While discussion of the remaining objections urged by appellants is not necessary to an affirmance of the judgment, it may be said that the finding that the "2200 shares were issued as herein set forth without any permit or certificate or authority from said commissioner or said department and in violation of the Corporate Securities Act" is supported by the evidence. Five of these shares were issued and delivered to respondents as qualifying shares, and the remaining 2,195 shares were issued and deposited with the bank to be delivered to respondents upon making certain payments. Respondents contend that while the stock under the escrow instructions given to the bank was evidently intended originally as an escrow, the last-minute change in the contract at the foot of article VI "that the capital stock now issued and placed in escrow as a pledge with the Central National Bank of Oakland shall be and is owned by the parties of the second part, and may be voted by them for all purposes in conformity with this agreement and not contrary thereto" changed the character of the stock from an escrow to a pledge as security for the payments due under the contract. [5] While we think this is true, it would make no difference, as the issuing of the stock and placing it in escrow is as much a violation of the Corporate Securities Act as though the stock had been sold outright.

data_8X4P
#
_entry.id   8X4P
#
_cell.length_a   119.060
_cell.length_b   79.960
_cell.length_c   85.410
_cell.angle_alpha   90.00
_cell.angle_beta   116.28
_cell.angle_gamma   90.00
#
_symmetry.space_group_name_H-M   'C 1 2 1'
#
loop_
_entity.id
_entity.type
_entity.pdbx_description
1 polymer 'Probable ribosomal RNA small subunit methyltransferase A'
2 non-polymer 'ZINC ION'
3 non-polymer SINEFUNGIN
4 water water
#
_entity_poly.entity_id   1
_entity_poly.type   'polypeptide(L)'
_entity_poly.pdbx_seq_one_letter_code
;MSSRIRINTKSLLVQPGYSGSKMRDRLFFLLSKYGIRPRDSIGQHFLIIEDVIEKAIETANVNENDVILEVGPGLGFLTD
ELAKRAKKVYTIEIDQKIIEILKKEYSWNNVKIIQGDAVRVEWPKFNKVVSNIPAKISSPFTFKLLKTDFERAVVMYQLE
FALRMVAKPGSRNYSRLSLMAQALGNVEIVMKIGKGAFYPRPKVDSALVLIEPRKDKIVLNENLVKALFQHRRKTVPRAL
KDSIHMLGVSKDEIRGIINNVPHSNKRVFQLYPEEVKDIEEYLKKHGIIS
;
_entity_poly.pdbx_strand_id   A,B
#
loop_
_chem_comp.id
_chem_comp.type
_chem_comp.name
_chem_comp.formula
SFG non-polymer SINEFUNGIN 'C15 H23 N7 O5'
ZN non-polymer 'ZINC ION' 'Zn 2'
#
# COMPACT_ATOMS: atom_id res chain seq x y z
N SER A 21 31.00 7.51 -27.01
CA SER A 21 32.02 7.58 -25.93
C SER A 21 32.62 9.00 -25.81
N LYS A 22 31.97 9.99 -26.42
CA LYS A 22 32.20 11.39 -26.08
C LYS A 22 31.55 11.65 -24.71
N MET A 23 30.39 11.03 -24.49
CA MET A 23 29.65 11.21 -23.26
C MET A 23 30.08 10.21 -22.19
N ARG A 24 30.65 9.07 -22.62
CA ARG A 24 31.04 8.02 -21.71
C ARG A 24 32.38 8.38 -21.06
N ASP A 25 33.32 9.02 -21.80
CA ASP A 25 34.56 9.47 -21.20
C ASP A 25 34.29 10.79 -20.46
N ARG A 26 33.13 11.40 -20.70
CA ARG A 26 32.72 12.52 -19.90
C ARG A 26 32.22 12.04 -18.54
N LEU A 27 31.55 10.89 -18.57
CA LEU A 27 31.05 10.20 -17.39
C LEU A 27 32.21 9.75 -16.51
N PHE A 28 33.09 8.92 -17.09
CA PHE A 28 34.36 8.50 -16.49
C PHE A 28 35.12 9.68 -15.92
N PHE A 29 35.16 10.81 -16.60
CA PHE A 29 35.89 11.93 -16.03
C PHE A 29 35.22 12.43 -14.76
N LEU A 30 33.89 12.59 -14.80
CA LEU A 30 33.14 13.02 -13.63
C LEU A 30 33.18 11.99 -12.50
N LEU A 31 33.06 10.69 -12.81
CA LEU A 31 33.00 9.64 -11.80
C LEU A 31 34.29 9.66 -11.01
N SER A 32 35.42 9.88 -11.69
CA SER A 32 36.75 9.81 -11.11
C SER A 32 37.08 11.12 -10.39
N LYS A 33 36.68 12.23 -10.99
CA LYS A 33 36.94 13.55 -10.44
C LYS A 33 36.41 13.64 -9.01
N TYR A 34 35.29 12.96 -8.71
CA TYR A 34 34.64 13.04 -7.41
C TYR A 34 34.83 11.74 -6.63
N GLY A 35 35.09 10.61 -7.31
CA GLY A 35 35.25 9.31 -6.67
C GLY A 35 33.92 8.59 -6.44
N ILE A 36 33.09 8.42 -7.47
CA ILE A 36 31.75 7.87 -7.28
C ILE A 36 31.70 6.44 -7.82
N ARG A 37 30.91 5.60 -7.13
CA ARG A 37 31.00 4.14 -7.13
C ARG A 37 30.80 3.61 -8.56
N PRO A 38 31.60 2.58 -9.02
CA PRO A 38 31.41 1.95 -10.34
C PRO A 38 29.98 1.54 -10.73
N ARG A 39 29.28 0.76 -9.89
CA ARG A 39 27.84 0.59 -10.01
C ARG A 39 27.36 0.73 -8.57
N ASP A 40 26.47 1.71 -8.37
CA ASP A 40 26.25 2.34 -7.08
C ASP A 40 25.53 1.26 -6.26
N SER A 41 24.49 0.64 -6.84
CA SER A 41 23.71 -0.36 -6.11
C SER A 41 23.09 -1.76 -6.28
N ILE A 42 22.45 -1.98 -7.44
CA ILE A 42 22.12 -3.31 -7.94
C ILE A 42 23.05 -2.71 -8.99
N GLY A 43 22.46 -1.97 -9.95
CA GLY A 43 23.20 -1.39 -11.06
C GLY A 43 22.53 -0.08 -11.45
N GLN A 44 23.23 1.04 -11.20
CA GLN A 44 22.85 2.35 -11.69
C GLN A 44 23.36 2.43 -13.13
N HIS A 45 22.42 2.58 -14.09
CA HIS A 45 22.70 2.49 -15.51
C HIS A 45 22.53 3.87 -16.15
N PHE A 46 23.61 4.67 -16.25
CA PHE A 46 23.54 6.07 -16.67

The Corporate Securities Act, chapter 532, Statutes of 1917, as amended by chapter 148, Statutes of 1919, chapters 597 and 658, Statutes of 1921, and chapter 50, Statutes of 1923, defines in section 2, subdivision 7, the term "sale" as including "issue." Section 3 prohibits "sale" (which includes "issue") without securing a permit from the commissioner of corporations; section 12 makes security issued without a permit void; section 13 makes the "issuing" corporation guilty of a public offense, and section 14 makes the officers, agents, and employees of the corporation guilty of a public offense. [6] The contract of September 28, 1923, being prohibited and the making thereof subject to a penalty, the contract is illegal and void; the penalty implies a prohibition ( Levinson v. Boas, 150 Cal. 185 [11 Ann. Cas. 661, 12 L.R.A. (N.S.) 575, 88 P. 825]; Smith v. Bach, 183 Cal. 259 [ 191 P. 14]; Reno v. American Ice Machine Co., 72 Cal.App. 409 [ 237 P. 784]; Napa Valley E. Co. v. Calistoga E. Co., 38 Cal.App. 477 [ 176 P. 699]), and respondents, having paid money in consideration of an executory contract which is illegal, were privileged to repudiate the agreement and reclaim the money ( Smith v. Bach, supra). In Smith v. Bach, at pages 262, 263, the court uses this language: "Here it is manifest from a reading of the entire act that the statute in question was passed for the protection of the public and not as a revenue measure. . . . In such a case a contract made in violation of its terms should be held to be void. . . . The general rule controlling in cases of this character is that where a statute prohibits or attaches a penalty to the doing of an act, the act is void, and this notwithstanding that the statute does not expressly pronounce it so, and it is immaterial whether the thing forbidden is malum in se or merely malum prohibitum. A statute of this character prohibiting the making of contracts, except in a certain manner, ipso facto makes them void if made in any other way. . . . The imposition by statute of a penalty implies a prohibition of the act to which the penalty is attached, and a contract founded upon such act is void."